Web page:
The explosion on a boat of asylum seekers off the north-west of Australia, killing five and injuring more, has rekindled some familiar issues and debates. From the right of the fence, we’re given the impression (yawn) that Australia is in danger of being over-run by economic refugees arriving by sea to take advantage of Australia’s social welfare system. Take your binoculars to Bondi and play spot the Boat People, kids.
The whole idea is a beat up – over 95% of asylum seekers who come to Australia arrive by air. The few who do choose to come to Australia by sea do so because it’s the only option that they have. En route they are packed together like sardines in a tin can, on arrival they often have to work illeagally for years to pay off the debts they incur getting where they want to go, and sometimes to get a bit of attention they sink their own boats.
And these asylum seekers don’t sit in their crumbling houses in shelled out cities looking through brochures from the travel agent saying ‘Australia looks good honey, they’ve got a nice social welfare system.’ ‘Oh I don’t know, dear, have you heard about the drop-bears?’
Australia is not the number one choice for asylum seekers, not even close. A paltry 4750 arrived in Austrlia last year, out of a total of 37.4 million refugees world-wide. We might have seen a 19% increase in asylum seekers from 2007-08, higher than the global increase of 12%, but the increase for Finland was 181%. I don’t think they’re going there for the weather.
It is nice that the left side of the fence is affirming how horrible people smuggling is. Well done, pat yourselves on the back. People smuggling is a modern form of slavery and a gross violation of human rights. But giving the Indonesian government more money to deal with the problem is, to me at least, little different from paying another country, Nauru for example, to imprison and process our asylum seekers for us. Out of sight, out of mind.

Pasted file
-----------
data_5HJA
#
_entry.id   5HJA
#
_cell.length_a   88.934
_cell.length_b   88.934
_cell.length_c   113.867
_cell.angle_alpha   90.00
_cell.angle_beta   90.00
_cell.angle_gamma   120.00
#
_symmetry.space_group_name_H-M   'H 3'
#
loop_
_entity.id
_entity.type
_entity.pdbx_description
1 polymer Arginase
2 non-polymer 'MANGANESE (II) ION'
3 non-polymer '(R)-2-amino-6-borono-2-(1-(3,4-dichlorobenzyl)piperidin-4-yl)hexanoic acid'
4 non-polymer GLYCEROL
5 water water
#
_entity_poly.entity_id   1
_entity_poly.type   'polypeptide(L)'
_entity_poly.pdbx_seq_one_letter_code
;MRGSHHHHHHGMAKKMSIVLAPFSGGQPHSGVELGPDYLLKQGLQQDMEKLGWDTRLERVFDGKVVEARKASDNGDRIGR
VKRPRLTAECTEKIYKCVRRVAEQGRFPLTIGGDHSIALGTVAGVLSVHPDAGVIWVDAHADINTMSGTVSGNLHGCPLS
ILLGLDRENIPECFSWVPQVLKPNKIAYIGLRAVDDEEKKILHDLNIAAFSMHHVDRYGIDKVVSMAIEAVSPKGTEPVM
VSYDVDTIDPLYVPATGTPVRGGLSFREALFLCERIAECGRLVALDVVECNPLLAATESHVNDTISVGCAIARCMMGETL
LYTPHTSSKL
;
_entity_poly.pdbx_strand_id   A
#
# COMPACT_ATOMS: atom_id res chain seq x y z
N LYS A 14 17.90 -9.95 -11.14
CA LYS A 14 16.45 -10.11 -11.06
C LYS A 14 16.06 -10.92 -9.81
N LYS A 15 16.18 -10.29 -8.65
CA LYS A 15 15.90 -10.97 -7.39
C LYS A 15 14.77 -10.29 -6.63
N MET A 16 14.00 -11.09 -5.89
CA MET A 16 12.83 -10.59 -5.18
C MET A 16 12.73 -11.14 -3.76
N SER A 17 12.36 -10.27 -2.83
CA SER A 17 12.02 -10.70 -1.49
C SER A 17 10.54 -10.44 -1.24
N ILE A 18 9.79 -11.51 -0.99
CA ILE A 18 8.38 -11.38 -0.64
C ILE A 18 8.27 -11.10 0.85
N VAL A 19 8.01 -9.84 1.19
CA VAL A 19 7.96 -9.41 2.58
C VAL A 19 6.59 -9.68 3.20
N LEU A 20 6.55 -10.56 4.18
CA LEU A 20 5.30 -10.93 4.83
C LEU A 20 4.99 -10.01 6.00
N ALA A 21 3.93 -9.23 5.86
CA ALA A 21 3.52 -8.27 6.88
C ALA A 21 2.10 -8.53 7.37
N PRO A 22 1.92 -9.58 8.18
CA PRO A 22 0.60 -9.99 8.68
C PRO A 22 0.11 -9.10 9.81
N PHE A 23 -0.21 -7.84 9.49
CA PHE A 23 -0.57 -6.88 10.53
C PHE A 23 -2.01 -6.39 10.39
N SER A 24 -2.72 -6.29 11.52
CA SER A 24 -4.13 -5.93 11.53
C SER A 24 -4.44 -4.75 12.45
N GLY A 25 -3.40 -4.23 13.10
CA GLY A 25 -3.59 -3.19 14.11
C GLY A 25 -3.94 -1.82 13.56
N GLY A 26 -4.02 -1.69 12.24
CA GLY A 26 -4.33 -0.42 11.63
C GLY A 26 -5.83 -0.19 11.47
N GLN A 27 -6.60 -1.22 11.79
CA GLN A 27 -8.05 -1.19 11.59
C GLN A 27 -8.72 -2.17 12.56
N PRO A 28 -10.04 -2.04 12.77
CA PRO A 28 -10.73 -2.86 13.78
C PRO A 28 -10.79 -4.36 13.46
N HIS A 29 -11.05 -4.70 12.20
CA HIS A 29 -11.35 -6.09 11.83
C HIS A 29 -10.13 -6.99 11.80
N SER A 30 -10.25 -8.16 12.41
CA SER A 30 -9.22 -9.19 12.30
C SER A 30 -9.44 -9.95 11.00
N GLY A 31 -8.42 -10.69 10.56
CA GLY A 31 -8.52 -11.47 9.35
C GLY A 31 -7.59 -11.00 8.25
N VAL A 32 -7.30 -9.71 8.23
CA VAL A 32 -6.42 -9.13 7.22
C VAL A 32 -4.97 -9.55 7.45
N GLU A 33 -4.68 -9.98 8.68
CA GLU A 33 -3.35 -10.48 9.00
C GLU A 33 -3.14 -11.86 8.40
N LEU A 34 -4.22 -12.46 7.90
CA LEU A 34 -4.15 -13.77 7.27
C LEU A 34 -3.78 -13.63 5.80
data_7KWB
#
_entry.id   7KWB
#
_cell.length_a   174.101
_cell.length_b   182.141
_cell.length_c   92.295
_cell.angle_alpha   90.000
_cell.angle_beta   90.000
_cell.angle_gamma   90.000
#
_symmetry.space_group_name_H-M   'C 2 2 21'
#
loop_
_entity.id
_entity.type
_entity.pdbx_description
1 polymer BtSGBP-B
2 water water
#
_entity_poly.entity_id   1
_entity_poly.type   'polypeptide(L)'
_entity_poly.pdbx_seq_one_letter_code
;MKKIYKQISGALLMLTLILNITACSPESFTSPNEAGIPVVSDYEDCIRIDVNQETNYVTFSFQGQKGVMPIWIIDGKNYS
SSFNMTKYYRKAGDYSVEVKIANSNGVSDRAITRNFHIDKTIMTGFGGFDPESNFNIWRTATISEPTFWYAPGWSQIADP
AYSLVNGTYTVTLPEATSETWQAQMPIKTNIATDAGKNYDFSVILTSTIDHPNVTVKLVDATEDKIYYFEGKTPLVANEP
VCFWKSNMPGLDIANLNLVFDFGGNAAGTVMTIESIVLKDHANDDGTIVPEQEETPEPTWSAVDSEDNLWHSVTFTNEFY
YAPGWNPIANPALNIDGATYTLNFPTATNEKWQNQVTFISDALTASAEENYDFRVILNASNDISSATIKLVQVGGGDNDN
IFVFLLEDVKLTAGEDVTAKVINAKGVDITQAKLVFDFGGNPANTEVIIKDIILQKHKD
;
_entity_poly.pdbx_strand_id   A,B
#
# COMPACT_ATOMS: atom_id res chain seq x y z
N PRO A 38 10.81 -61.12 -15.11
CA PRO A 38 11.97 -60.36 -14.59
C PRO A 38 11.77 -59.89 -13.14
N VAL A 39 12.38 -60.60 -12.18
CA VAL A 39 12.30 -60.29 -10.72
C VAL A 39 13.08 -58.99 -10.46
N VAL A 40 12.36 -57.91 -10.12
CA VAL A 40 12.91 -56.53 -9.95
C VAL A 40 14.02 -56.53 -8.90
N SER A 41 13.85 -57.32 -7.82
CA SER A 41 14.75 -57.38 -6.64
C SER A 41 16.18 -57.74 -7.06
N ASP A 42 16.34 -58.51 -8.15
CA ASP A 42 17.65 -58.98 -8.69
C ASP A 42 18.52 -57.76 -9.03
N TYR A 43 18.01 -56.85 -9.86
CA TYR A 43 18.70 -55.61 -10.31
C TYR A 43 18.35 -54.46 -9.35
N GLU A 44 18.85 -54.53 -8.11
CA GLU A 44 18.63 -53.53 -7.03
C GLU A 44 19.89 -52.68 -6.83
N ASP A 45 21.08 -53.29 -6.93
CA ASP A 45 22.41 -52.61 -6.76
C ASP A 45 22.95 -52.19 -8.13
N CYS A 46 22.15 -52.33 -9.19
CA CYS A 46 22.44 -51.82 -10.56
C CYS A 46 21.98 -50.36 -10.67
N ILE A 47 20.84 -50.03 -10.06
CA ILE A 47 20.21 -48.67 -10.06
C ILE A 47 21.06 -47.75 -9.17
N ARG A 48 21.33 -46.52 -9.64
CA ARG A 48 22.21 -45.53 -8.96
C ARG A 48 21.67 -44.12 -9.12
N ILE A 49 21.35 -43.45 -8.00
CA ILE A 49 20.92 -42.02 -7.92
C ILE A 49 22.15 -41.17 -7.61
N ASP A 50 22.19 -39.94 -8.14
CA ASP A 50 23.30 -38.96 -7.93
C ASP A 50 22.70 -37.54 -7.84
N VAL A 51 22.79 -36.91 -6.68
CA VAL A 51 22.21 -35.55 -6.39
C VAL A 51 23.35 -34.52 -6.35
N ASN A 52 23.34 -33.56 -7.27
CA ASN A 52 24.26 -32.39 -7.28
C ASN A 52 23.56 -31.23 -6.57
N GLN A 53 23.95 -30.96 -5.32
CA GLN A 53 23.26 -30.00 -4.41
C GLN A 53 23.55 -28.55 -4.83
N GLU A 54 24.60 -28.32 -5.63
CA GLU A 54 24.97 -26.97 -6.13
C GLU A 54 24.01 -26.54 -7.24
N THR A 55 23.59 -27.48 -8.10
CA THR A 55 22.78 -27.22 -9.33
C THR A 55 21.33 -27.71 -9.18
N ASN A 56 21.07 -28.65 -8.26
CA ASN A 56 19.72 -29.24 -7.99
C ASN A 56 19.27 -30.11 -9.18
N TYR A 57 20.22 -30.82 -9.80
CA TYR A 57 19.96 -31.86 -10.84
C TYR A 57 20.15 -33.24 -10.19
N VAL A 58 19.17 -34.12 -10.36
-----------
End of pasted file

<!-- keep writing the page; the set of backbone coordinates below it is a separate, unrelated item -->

And if the Indonesians don’t have much success curbing the problem (please, don’t tell us what methods you use to use to get the job done – we’d rather not know) there’ll now be the convenient scapegoat of well, we gave them the resources to do it, is it our fault they didn’t do the job right?
If you actually sit on the fence, you might notice that the people at the centre of this issue are from Afghanistan. You know, where Australian troops have been fighting since 2001? Where a million were killed and 5 million displaced between 1979 and 1989? At that time the Soviets were supporting the Afghan government against Western sponsored Islamic fundamentalists; this time the Russians are staying clear, probably confused why the West is trying to hunt down organisations they helped create.
Modern Afghanistan is a nightmare. Infrastructure is non-existent, food-shortages are common-place, between five and seven million mines are littered throughout the country. Since the beginning of the current war, almost eight years, between 10,000 and 30,000 Afghan civilians have been killed – women, children, elderly, farmers, teachers, construction workers. In just one year, 2008, the Coalition, including Australia, killed 828 civilians. 1,122 members of the Coalition have been killed, including 10 Australians. And things won’t get better anytime soon – they’re currently talking about sending more troops.
We shouldn’t be surprised to be seeing an influx of Afghan asylum seekers. It’s just so unfortunate that both sides of the fence are acting as predictable as Mel Gibson at a vodka bar: the right play the fear and blame card, the left feign compassion while palming off responsibility. As a developed nation, and given our contribution to their suffering, we have a duty of care to give Afghan asylum seekers all the support they require.